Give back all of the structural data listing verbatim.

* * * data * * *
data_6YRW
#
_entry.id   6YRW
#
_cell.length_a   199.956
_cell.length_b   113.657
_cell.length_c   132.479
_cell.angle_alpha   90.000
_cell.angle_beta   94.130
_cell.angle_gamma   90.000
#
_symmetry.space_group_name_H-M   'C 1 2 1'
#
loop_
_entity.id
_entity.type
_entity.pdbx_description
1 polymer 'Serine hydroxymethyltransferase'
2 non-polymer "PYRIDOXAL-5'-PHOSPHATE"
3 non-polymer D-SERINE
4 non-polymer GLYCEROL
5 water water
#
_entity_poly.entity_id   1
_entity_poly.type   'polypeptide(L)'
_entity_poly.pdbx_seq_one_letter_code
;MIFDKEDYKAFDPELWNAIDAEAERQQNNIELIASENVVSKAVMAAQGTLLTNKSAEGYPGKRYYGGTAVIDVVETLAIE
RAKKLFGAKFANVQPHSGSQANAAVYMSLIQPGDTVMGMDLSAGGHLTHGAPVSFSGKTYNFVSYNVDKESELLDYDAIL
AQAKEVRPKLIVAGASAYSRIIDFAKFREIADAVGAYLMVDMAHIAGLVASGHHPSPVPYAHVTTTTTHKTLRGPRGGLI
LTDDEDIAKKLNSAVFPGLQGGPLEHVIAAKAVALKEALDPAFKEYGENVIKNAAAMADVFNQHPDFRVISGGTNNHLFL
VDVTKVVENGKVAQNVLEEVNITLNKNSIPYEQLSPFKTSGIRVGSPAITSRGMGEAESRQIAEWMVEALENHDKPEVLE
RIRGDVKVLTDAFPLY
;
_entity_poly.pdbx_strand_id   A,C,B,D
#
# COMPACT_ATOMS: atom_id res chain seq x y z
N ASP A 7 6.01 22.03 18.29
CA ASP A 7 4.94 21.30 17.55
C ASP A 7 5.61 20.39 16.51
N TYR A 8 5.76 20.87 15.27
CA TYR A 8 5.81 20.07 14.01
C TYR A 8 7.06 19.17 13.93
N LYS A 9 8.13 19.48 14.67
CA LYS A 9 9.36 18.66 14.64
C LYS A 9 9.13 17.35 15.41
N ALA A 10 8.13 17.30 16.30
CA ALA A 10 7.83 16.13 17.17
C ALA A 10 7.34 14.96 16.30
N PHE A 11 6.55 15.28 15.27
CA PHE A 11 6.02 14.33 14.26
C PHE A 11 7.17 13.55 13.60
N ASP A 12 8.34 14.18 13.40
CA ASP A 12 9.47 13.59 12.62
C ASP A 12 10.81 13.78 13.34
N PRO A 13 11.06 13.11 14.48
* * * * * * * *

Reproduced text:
data_6YRW
#
_entry.id   6YRW
#
_cell.length_a   199.956
_cell.length_b   113.657
_cell.length_c   132.479
_cell.angle_alpha   90.000
_cell.angle_beta   94.130
_cell.angle_gamma   90.000
#
_symmetry.space_group_name_H-M   'C 1 2 1'
#
loop_
_entity.id
_entity.type
_entity.pdbx_description
1 polymer 'Serine hydroxymethyltransferase'
2 non-polymer "PYRIDOXAL-5'-PHOSPHATE"
3 non-polymer D-SERINE
4 non-polymer GLYCEROL
5 water water
#
_entity_poly.entity_id   1
_entity_poly.type   'polypeptide(L)'
_entity_poly.pdbx_seq_one_letter_code
;MIFDKEDYKAFDPELWNAIDAEAERQQNNIELIASENVVSKAVMAAQGTLLTNKSAEGYPGKRYYGGTAVIDVVETLAIE
RAKKLFGAKFANVQPHSGSQANAAVYMSLIQPGDTVMGMDLSAGGHLTHGAPVSFSGKTYNFVSYNVDKESELLDYDAIL
AQAKEVRPKLIVAGASAYSRIIDFAKFREIADAVGAYLMVDMAHIAGLVASGHHPSPVPYAHVTTTTTHKTLRGPRGGLI
LTDDEDIAKKLNSAVFPGLQGGPLEHVIAAKAVALKEALDPAFKEYGENVIKNAAAMADVFNQHPDFRVISGGTNNHLFL
VDVTKVVENGKVAQNVLEEVNITLNKNSIPYEQLSPFKTSGIRVGSPAITSRGMGEAESRQIAEWMVEALENHDKPEVLE
RIRGDVKVLTDAFPLY
;
_entity_poly.pdbx_strand_id   A,C,B,D
#
# COMPACT_ATOMS: atom_id res chain seq x y z
N ASP A 7 6.01 22.03 18.29
CA ASP A 7 4.94 21.30 17.55
C ASP A 7 5.61 20.39 16.51
N TYR A 8 5.76 20.87 15.27
CA TYR A 8 5.81 20.07 14.01
C TYR A 8 7.06 19.17 13.93
N LYS A 9 8.13 19.48 14.67
CA LYS A 9 9.36 18.66 14.64
C LYS A 9 9.13 17.35 15.41
N ALA A 10 8.13 17.30 16.30
CA ALA A 10 7.83 16.13 17.17
C ALA A 10 7.34 14.96 16.30
N PHE A 11 6.55 15.28 15.27
CA PHE A 11 6.02 14.33 14.26
C PHE A 11 7.17 13.55 13.60
N ASP A 12 8.34 14.18 13.40
CA ASP A 12 9.47 13.59 12.62
C ASP A 12 10.81 13.78 13.34
N PRO A 13 11.06 13.11 14.48